Monday, October 12, 2009

Conundrum Hot Springs

Adam and I spent this weekend in the Maroon Bells-Snowmass Wilderness. It was a gorgeous day in Aspen. The leaves had changed color and were still bright in the cooling fall air. It was so beautiful that people were out on motorcycles. This was a huge difference from the bitter icy weather in Colorado Springs. We barely made it out of the Springs. Roads were covered in sheets of invisible ice. So we stopped at the Donut Mill to grab breakfast and to let the roads warm up. We then made our way west and escaped the chill of the Front Range. We had planned this trip for a few weeks, so we were relieved to see the weather improve as we headed west.

As we got to the trailhead, we stripped off the thick fleece layers and winter jackets we had been wearing. The walk was gorgeous! Bright mountain sunshine and a rushing stream all along the way. We hiked 8.5 miles up Conundrum Creek to the very remote and beautiful Conundrum Hot Springs. We passed beaver ponds and huge mossy trees. The river had three main crossings with huge logs set six or eight feet above the water. I wore a terrible pair of boots, which Adam made sure I knew was a really bad idea. He was right. I ended up with a big nasty blister.

We walked through thick trees and through meadows. At one point, we made our way over gigantic trees that had been blown over in a recent storm. It was amazing to see these huge, strong trees brought down by wind. It was a little difficult to find the trail at some places because there were so many trees down.

We got up to the campsite around 5:30, just as the sun had set behind the gigantic peaks around us. From the Springs, you can see Conundrum Peak and Castle Peak, both 14ers. And there were another 7 or 8 13,000 foot peaks nearby. We hurried to set up our tent in the freezing air and went to meet other campers who were already in the steamy water of the hot springs. The water was perfect... two to three feet deep in places with pockets of hot water bubbling up from under the ground. Beautiful! The edge of the water touched the rock border and spilled over into the next pool. It was amazing to look out and see the brilliant stars coming out one by one as the light of the sun disappeared. There was a group of six from Denver/Boulder and then a guy from Aspen who had come up by himself. We stayed in as long as we could before we started to get hungry.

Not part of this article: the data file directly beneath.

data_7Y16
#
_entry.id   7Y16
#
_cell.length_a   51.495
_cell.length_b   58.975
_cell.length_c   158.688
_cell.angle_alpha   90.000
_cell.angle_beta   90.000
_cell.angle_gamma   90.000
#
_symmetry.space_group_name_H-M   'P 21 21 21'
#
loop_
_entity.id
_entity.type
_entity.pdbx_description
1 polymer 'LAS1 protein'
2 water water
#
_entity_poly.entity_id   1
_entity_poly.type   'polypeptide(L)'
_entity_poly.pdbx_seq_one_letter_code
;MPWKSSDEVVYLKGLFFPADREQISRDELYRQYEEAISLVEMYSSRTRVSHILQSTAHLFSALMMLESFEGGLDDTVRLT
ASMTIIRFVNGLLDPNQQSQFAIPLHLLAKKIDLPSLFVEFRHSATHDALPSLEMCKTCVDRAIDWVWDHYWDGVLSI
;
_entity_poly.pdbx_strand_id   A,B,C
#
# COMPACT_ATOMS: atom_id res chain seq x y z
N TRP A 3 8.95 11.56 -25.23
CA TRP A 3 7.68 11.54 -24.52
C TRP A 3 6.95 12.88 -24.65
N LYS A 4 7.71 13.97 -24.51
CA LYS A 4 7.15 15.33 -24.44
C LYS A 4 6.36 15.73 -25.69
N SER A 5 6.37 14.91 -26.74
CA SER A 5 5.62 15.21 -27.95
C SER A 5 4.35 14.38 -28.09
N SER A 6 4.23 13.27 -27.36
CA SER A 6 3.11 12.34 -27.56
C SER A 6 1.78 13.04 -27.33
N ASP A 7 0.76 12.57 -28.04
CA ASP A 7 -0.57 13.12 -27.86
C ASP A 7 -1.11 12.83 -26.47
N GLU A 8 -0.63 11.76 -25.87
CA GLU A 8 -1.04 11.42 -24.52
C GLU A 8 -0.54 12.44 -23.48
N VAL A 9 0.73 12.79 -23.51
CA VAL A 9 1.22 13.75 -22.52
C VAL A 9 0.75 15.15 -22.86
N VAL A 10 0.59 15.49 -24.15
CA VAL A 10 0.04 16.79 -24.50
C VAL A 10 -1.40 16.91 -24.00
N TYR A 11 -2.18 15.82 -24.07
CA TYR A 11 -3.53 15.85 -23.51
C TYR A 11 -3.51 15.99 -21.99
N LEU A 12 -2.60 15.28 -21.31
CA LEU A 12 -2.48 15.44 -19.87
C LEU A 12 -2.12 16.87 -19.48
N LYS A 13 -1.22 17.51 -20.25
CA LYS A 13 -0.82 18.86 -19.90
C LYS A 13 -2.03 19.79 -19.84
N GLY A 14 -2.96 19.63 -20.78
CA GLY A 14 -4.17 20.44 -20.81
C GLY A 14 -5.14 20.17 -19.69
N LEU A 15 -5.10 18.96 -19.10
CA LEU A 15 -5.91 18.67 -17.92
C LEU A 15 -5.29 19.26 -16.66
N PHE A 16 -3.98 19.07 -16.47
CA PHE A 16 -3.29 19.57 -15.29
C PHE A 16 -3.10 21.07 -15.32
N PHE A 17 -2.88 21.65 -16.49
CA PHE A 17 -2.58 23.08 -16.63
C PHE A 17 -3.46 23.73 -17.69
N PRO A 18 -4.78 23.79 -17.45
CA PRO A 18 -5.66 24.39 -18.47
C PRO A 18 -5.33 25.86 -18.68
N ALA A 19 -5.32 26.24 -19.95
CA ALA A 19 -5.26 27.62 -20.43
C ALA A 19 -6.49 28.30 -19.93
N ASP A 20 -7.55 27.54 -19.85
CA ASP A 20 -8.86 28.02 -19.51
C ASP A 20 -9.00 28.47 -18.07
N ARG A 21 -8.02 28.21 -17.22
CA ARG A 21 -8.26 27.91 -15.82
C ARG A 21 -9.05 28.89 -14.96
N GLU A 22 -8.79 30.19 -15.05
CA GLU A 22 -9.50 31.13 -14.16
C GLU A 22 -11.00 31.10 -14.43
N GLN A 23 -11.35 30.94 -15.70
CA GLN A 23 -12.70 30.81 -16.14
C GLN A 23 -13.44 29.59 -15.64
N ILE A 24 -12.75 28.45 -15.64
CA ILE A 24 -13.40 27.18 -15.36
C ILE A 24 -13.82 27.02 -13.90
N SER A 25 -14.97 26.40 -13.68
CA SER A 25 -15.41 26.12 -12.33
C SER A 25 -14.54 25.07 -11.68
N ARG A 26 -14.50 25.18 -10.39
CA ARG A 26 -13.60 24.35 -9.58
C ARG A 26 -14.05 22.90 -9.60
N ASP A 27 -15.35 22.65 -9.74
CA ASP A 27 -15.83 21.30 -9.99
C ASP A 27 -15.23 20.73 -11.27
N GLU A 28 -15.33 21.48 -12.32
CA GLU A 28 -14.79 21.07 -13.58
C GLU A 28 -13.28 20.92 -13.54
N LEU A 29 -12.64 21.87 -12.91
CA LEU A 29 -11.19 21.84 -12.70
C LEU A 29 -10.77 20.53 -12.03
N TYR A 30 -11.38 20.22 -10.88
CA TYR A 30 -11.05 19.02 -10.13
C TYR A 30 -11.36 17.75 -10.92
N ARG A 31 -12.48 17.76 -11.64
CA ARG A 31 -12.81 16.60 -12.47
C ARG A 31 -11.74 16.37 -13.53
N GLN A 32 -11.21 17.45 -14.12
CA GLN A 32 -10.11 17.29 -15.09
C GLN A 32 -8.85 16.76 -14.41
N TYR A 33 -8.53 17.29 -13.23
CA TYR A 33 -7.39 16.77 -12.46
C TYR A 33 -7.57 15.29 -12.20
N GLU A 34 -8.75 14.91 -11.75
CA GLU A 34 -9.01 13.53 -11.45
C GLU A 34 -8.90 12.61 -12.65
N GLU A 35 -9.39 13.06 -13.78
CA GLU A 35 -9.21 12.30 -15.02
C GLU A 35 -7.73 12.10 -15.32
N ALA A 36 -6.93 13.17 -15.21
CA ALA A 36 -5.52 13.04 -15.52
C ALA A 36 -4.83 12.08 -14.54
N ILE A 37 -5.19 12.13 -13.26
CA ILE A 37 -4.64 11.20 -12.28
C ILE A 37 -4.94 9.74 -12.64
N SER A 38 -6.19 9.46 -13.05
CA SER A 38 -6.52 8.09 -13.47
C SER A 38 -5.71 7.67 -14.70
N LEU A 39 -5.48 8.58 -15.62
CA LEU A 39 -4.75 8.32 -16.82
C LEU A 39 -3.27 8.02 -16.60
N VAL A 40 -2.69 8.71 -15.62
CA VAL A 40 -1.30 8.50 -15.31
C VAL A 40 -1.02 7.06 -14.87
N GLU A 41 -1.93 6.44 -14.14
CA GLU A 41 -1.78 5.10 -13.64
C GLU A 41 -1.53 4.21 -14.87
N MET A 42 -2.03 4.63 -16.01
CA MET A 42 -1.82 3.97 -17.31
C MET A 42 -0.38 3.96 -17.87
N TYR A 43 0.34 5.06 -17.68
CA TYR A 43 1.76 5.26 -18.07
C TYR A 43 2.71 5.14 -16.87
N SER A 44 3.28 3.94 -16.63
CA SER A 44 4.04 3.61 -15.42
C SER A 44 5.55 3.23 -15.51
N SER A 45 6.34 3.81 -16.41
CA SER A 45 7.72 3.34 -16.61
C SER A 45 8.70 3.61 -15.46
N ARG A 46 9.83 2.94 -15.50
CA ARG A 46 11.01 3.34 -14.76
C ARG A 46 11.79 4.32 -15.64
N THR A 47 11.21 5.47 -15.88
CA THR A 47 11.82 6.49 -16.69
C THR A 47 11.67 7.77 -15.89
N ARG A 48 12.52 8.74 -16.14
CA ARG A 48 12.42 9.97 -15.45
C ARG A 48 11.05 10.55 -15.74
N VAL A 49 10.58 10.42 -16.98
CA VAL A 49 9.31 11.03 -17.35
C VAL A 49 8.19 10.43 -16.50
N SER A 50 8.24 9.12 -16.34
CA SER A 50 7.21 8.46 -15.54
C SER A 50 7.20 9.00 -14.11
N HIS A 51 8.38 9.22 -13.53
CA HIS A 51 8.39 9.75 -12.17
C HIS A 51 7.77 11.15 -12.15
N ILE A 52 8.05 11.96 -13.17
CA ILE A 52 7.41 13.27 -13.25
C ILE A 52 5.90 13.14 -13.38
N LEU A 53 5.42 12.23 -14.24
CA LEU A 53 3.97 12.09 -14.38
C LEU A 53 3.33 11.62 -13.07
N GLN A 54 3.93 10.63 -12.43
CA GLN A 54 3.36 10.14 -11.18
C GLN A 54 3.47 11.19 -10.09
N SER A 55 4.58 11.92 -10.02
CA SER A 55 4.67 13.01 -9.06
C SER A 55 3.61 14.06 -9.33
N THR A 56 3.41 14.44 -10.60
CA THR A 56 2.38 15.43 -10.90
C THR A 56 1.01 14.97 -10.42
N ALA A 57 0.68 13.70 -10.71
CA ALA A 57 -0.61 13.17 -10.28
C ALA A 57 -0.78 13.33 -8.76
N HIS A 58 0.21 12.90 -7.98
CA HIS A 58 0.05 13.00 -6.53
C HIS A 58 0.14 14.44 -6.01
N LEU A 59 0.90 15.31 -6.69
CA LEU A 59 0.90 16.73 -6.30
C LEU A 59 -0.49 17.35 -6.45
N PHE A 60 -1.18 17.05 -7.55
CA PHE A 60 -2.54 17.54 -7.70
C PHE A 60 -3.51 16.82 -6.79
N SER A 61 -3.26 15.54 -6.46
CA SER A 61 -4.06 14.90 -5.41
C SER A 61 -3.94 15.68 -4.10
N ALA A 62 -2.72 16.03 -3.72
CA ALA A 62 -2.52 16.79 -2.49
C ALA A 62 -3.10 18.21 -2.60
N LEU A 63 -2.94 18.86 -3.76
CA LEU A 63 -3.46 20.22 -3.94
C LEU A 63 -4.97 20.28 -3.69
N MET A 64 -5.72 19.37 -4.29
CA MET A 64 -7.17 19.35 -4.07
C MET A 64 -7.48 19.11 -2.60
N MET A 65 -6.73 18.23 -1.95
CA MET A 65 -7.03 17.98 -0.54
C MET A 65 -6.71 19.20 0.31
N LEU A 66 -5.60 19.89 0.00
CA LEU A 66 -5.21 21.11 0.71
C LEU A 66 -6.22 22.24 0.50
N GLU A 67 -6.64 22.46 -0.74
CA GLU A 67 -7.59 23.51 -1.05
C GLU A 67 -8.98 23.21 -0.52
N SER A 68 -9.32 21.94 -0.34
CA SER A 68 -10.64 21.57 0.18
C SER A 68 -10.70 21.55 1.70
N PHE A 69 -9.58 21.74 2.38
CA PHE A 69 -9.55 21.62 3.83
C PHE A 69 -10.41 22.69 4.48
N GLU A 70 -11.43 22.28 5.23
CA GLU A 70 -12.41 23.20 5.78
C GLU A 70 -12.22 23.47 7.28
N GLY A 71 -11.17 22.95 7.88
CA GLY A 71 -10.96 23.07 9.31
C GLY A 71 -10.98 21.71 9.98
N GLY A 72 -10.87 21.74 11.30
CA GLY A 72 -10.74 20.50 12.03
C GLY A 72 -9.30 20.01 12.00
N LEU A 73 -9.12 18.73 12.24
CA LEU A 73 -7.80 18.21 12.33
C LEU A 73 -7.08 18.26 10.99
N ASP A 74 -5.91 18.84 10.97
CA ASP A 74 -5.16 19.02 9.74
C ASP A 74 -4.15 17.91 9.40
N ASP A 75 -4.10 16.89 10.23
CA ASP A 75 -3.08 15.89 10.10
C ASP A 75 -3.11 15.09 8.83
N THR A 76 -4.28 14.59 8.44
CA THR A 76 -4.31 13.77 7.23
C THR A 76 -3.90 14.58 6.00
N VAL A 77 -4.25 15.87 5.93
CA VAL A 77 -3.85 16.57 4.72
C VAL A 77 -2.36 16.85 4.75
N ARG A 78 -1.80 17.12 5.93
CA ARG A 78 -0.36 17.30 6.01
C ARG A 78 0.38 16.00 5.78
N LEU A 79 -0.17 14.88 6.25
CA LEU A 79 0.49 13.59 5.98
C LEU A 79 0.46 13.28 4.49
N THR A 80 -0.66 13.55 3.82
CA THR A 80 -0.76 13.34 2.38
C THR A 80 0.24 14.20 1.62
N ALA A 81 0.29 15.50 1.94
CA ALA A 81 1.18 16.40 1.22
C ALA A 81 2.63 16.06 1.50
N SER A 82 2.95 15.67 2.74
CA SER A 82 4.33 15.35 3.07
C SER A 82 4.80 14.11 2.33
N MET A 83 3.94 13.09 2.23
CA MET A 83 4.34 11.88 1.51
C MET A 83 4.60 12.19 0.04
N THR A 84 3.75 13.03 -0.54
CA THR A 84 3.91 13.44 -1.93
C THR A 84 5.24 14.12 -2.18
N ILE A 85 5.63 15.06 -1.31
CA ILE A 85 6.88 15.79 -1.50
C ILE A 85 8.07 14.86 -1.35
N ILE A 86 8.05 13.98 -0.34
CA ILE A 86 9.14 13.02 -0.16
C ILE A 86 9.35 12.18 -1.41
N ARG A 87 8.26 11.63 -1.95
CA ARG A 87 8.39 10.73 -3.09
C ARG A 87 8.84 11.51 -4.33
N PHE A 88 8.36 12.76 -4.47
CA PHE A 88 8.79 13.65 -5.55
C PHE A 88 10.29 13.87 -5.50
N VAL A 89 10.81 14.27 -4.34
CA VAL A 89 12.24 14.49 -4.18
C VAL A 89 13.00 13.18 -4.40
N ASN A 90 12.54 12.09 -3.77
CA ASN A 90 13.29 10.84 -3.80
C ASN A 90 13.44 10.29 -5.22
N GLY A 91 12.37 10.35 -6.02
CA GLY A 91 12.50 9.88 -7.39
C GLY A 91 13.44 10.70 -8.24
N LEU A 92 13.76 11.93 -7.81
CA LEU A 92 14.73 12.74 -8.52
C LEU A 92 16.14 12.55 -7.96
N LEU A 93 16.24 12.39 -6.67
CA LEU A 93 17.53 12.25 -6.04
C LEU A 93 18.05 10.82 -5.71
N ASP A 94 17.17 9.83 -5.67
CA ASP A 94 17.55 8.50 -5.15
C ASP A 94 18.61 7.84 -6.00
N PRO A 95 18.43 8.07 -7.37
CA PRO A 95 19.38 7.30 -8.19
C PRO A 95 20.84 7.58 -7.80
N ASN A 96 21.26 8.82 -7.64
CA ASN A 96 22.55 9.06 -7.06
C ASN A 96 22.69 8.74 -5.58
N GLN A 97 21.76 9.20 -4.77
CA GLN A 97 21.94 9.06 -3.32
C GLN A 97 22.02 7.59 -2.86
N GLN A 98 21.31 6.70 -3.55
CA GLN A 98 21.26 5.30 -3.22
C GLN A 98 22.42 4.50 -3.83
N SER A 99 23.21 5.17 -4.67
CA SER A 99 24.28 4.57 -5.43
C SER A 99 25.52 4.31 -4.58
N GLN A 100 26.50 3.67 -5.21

The exit was extremely frigid!!! We couldn't dry off fast enough. But we hopped back to the campsite to have a quick dinner and then back to the pool for one more hour before bedtime. All the campers were out. A mom and her grown son, a couple from Steamboat, and the seven we had met before.
There might have been two more, but it was pitch black. This place must be super crowded in the summer. I can't imagine the pool accomodating more than 15. Anyway, what a cool place. It's about a four and a half hour hike. Such a beautiful and authentically Colorado experience.

I think next time, we will be more prepared... It was suggested to us that we bring full-length towels - two, if they fit, a pair of Crocs to wear in the water, my down jacket, blister bandaids, a better pair of hiking boots, a box of delicious wine, and a hot water bottle to throw in the bottom of my sleeping bag.

Adam insisted on bringing only things that would contribute to our survival. I was a little more lenient, but still, the other campers had it made. They also had to carry heavier packs. But I think it's worth it. It was a completely wonderful trip!

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